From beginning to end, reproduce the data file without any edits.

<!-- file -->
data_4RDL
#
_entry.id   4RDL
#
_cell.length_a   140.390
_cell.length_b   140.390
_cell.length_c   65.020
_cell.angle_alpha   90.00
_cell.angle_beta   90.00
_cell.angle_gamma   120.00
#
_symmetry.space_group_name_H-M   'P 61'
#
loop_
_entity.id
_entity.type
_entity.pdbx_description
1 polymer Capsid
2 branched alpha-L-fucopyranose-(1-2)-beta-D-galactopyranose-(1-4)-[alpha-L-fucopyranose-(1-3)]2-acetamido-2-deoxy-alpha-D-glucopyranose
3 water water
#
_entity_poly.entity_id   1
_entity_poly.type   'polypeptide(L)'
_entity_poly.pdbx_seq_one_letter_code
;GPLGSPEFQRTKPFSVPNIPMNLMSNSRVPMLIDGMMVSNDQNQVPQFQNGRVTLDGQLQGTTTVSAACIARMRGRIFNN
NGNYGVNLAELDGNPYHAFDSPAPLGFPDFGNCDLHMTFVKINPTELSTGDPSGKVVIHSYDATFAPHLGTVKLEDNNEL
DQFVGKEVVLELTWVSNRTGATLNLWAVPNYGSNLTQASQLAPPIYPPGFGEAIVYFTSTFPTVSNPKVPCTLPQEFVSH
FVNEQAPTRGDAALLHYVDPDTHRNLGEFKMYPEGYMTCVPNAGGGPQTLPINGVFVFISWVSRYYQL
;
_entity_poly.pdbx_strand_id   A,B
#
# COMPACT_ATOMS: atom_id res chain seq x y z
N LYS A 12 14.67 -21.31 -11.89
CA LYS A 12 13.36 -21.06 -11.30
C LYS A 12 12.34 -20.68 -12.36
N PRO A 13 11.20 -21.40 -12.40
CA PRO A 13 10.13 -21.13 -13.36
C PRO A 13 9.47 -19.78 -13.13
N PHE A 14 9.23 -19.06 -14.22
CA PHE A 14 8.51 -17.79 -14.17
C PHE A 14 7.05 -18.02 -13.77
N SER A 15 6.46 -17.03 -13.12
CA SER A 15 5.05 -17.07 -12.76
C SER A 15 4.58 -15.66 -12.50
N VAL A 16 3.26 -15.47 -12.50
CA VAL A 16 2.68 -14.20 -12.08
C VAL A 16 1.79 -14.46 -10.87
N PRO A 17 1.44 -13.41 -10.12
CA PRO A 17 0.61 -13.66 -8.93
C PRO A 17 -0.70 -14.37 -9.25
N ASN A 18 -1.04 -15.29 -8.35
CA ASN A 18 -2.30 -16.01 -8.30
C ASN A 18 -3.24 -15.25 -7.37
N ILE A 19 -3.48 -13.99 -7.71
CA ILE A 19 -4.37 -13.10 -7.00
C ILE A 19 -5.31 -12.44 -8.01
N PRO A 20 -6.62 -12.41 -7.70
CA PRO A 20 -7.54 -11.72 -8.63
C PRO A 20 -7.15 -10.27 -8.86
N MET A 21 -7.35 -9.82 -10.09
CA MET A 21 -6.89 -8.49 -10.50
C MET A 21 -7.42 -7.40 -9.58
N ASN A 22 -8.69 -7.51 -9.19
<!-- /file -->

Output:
data_4RDL
#
_entry.id   4RDL
#
_cell.length_a   140.390
_cell.length_b   140.390
_cell.length_c   65.020
_cell.angle_alpha   90.00
_cell.angle_beta   90.00
_cell.angle_gamma   120.00
#
_symmetry.space_group_name_H-M   'P 61'
#
loop_
_entity.id
_entity.type
_entity.pdbx_description
1 polymer Capsid
2 branched alpha-L-fucopyranose-(1-2)-beta-D-galactopyranose-(1-4)-[alpha-L-fucopyranose-(1-3)]2-acetamido-2-deoxy-alpha-D-glucopyranose
3 water water
#
_entity_poly.entity_id   1
_entity_poly.type   'polypeptide(L)'
_entity_poly.pdbx_seq_one_letter_code
;GPLGSPEFQRTKPFSVPNIPMNLMSNSRVPMLIDGMMVSNDQNQVPQFQNGRVTLDGQLQGTTTVSAACIARMRGRIFNN
NGNYGVNLAELDGNPYHAFDSPAPLGFPDFGNCDLHMTFVKINPTELSTGDPSGKVVIHSYDATFAPHLGTVKLEDNNEL
DQFVGKEVVLELTWVSNRTGATLNLWAVPNYGSNLTQASQLAPPIYPPGFGEAIVYFTSTFPTVSNPKVPCTLPQEFVSH
FVNEQAPTRGDAALLHYVDPDTHRNLGEFKMYPEGYMTCVPNAGGGPQTLPINGVFVFISWVSRYYQL
;
_entity_poly.pdbx_strand_id   A,B
#
# COMPACT_ATOMS: atom_id res chain seq x y z
N LYS A 12 14.67 -21.31 -11.89
CA LYS A 12 13.36 -21.06 -11.30
C LYS A 12 12.34 -20.68 -12.36
N PRO A 13 11.20 -21.40 -12.40
CA PRO A 13 10.13 -21.13 -13.36
C PRO A 13 9.47 -19.78 -13.13
N PHE A 14 9.23 -19.06 -14.22
CA PHE A 14 8.51 -17.79 -14.17
C PHE A 14 7.05 -18.02 -13.77
N SER A 15 6.46 -17.03 -13.12
CA SER A 15 5.05 -17.07 -12.76
C SER A 15 4.58 -15.66 -12.50
N VAL A 16 3.26 -15.47 -12.50
CA VAL A 16 2.68 -14.20 -12.08
C VAL A 16 1.79 -14.46 -10.87
N PRO A 17 1.44 -13.41 -10.12
CA PRO A 17 0.61 -13.66 -8.93
C PRO A 17 -0.70 -14.37 -9.25
N ASN A 18 -1.04 -15.29 -8.35
CA ASN A 18 -2.30 -16.01 -8.30
C ASN A 18 -3.24 -15.25 -7.37
N ILE A 19 -3.48 -13.99 -7.71
CA ILE A 19 -4.37 -13.10 -7.00
C ILE A 19 -5.31 -12.44 -8.01
N PRO A 20 -6.62 -12.41 -7.70
CA PRO A 20 -7.54 -11.72 -8.63
C PRO A 20 -7.15 -10.27 -8.86
N MET A 21 -7.35 -9.82 -10.09
CA MET A 21 -6.89 -8.49 -10.50
C MET A 21 -7.42 -7.40 -9.58
N ASN A 22 -8.69 -7.51 -9.19